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Courtesy: Cheryl Treworgy
Austin Carpenter Senior Profile
Release: 05/02/2013
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DURHAM, N.C. - The Duke track & field team will host its final home meet of the season, the Duke Twilight, Sunday May 5 in Wallace Wade Stadium.  Recently, sat down with senior javelin thrower Austin Carpenter to learn more about the Saddle River, N.J., native. What is your favorite thing about being a Duke student-athlete?
Austin Carpenter: I love everything about being a student-athlete.  I definitely think my favorite thing is the community that is on my own team and amongst other teams here at Duke. What is the biggest difference between St. Lawrence and Duke?
AC: I think the fact that Duke is a much larger university and having several different components to the school like the hospital and other graduate programs.  It gives a bigger sense of diversity to the school because it is so much larger.  Where is your favorite spot on campus?
AC: I think my favorite spot in my undergraduate career was probably McClendon Tower.  I also spent a lot of time in the K Center.  Now being at Fuqua, all of our classes are right there, I spend a lot of time at Fuqua now. What is the biggest difference between Duke undergrad and graduate school?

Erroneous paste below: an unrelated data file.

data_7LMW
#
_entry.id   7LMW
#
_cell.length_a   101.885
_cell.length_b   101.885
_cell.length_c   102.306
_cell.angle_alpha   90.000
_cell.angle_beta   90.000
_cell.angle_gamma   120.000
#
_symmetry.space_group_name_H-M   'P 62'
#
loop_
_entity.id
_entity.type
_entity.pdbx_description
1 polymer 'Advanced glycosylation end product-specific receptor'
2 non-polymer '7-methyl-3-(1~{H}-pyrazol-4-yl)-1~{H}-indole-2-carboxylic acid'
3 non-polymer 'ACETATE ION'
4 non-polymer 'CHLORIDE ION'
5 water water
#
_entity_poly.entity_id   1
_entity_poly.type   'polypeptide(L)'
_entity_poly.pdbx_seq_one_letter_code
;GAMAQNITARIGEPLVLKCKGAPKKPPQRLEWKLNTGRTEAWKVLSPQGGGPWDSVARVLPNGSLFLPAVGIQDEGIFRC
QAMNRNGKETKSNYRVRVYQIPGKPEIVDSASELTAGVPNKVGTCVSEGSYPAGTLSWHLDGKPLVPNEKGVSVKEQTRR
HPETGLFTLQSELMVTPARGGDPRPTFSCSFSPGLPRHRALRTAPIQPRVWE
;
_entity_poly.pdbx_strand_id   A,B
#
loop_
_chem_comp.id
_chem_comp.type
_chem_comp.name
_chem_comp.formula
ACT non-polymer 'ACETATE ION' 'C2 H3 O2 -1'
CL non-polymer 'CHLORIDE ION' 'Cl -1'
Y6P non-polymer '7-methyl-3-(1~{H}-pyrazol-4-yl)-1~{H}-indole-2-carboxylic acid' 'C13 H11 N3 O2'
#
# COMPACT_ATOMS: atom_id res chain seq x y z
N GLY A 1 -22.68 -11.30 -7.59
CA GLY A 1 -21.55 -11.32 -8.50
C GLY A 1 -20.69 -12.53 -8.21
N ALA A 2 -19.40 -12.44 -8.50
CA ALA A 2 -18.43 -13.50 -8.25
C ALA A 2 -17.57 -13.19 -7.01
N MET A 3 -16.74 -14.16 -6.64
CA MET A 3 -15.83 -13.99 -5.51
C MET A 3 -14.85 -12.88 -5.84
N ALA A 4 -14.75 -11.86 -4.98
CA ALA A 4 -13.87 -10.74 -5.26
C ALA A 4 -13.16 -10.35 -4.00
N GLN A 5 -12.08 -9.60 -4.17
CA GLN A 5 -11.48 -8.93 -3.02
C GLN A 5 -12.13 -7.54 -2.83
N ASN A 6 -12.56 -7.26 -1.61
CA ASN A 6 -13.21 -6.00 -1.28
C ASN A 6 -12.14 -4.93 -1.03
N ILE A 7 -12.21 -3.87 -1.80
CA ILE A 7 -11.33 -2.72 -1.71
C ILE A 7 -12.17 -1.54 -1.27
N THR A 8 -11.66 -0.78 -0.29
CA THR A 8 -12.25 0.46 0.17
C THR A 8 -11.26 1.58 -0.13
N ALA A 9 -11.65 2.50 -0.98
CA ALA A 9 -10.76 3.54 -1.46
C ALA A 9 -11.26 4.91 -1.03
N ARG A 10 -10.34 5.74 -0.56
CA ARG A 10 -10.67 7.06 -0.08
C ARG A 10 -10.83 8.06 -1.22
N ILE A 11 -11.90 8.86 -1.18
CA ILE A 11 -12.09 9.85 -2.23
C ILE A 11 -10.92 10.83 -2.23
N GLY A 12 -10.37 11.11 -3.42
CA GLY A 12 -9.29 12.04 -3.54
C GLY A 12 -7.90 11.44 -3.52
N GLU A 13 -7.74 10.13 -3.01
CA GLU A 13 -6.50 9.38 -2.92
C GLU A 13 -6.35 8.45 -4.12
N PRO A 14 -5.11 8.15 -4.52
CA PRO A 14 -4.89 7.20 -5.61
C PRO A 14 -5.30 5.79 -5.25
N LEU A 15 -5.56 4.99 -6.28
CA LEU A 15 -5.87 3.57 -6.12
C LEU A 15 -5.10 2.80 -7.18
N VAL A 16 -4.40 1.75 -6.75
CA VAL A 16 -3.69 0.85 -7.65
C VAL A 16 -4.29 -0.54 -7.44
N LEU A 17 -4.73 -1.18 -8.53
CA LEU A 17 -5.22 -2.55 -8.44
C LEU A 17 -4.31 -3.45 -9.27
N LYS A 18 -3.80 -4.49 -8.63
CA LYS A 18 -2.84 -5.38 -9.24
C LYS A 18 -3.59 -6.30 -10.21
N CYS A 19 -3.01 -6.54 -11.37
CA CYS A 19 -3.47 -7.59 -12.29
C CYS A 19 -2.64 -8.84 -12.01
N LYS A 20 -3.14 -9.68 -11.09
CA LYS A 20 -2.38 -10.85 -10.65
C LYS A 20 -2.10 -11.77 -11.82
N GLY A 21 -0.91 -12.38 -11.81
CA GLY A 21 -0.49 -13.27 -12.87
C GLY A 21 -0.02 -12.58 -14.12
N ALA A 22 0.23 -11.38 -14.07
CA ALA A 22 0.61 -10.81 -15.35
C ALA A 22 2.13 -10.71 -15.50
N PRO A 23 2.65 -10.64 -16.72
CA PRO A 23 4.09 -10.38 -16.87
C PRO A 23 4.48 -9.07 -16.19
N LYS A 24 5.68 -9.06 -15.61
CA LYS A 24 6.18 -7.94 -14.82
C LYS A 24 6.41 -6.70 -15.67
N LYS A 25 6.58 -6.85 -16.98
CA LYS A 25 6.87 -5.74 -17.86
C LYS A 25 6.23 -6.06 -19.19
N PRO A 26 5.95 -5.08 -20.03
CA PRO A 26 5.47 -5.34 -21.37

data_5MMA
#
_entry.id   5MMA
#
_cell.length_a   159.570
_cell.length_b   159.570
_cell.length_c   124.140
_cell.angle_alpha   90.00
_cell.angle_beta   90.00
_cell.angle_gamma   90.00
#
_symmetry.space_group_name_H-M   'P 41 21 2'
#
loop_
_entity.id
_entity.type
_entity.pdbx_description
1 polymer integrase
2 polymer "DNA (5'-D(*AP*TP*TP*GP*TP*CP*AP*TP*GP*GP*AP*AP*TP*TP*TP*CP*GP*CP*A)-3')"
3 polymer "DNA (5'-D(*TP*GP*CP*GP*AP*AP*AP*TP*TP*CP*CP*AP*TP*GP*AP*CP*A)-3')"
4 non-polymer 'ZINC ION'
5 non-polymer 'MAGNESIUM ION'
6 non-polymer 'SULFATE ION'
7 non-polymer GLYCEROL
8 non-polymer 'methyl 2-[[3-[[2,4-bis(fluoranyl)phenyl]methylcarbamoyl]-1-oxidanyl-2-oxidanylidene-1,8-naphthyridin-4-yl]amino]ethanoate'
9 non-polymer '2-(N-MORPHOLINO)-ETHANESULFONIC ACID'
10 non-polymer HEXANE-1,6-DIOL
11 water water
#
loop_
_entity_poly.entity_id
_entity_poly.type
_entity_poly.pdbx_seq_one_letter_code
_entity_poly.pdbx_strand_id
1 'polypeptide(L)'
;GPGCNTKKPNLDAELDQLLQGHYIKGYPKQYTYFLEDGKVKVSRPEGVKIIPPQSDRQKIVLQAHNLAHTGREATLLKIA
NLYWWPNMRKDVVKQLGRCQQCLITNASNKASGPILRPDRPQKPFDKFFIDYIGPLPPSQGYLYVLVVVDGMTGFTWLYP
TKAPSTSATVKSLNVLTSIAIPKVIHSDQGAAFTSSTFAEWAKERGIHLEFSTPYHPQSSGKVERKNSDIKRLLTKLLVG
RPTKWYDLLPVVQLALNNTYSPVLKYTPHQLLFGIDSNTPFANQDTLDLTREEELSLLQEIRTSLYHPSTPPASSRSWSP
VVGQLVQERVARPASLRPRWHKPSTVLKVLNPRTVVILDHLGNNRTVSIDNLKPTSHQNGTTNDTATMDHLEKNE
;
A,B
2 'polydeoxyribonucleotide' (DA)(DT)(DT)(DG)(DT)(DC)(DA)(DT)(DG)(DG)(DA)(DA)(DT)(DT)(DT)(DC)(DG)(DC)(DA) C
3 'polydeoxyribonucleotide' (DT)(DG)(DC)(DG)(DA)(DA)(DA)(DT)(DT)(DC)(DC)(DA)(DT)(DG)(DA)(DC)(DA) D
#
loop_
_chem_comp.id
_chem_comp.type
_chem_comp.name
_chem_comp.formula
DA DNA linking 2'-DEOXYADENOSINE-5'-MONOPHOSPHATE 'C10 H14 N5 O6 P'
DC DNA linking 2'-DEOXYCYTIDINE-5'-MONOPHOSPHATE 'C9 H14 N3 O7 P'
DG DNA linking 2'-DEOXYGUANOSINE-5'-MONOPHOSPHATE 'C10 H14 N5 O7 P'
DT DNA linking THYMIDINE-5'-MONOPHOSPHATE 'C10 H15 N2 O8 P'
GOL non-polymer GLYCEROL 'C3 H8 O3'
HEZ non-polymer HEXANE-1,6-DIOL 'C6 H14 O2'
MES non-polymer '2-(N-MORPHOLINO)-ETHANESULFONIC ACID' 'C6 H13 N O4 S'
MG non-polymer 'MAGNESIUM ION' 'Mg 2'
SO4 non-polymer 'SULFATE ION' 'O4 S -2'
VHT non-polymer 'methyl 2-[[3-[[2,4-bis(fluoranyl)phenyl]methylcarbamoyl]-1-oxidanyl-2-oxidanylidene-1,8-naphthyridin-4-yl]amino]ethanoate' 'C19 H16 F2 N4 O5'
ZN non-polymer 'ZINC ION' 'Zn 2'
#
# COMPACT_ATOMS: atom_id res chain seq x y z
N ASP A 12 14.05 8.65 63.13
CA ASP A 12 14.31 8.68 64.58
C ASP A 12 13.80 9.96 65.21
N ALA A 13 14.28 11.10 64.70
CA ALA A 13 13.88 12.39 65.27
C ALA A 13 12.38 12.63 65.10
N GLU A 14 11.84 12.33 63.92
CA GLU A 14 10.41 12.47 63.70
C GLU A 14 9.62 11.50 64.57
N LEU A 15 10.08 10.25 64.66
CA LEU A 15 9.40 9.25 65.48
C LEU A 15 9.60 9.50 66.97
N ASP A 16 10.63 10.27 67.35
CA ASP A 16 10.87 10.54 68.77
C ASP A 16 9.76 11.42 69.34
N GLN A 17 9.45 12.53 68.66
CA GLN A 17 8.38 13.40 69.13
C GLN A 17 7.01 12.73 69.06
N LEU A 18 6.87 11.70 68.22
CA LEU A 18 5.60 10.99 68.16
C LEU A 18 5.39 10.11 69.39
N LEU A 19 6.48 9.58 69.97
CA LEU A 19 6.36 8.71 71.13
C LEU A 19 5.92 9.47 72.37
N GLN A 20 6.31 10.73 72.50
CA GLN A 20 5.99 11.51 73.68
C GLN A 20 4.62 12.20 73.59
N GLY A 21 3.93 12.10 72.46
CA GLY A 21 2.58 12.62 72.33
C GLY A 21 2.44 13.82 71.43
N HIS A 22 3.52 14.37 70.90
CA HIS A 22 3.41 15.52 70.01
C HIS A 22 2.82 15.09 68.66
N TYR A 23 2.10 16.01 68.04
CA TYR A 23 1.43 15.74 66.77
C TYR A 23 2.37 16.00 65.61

AC: Fuqua has a lot more of a professional tone, especially with the older MBA students  What is your favorite restaurant in Durham?
That is tough because there are so many great ones.  I live right down the street from Fosters, Guglhuphf and Q Shack.  I go there all the time.  I love going to those places. What has been your favorite class at Duke?
AC: I think one of my favorite classes was definitely my physics class.  I had some really good teachers that I am still in contact with now. It was a little tough for me but I actually really liked it.  My TA’s name was Ronen Plesser.  I still stay in contact with him and go rock climbing.  He’s a great guy. What has been your most challenging class?
AC:  That would be the physics class, as well.  Who has had the biggest influence on your life?
AC:  I would definitely have to say my parents who have been so supportive of my career, my academics, and my decision to change schools.  They were really supportive and have been helping me the entire way. What words of advice would you give to younger student-athletes?
AC: My biggest piece of advice is to try and get involved with as many things as you can on campus.  There is so much that Duke offers that you have to take advantage of because it will be over before you know it. What is your least favorite chore?
AC:  I guess it would be cleaning but it is actually a good break from studying so I don’t mind it too much.  Do you have any hidden talents? 
AC: I have perfected the Rubik’s cube. I was taught by some other student-athletes on the Duke track and field team so I will give a shout-out to them.  It seems to be the talent of the team.  I am also getting pretty good at walking on my hands. 

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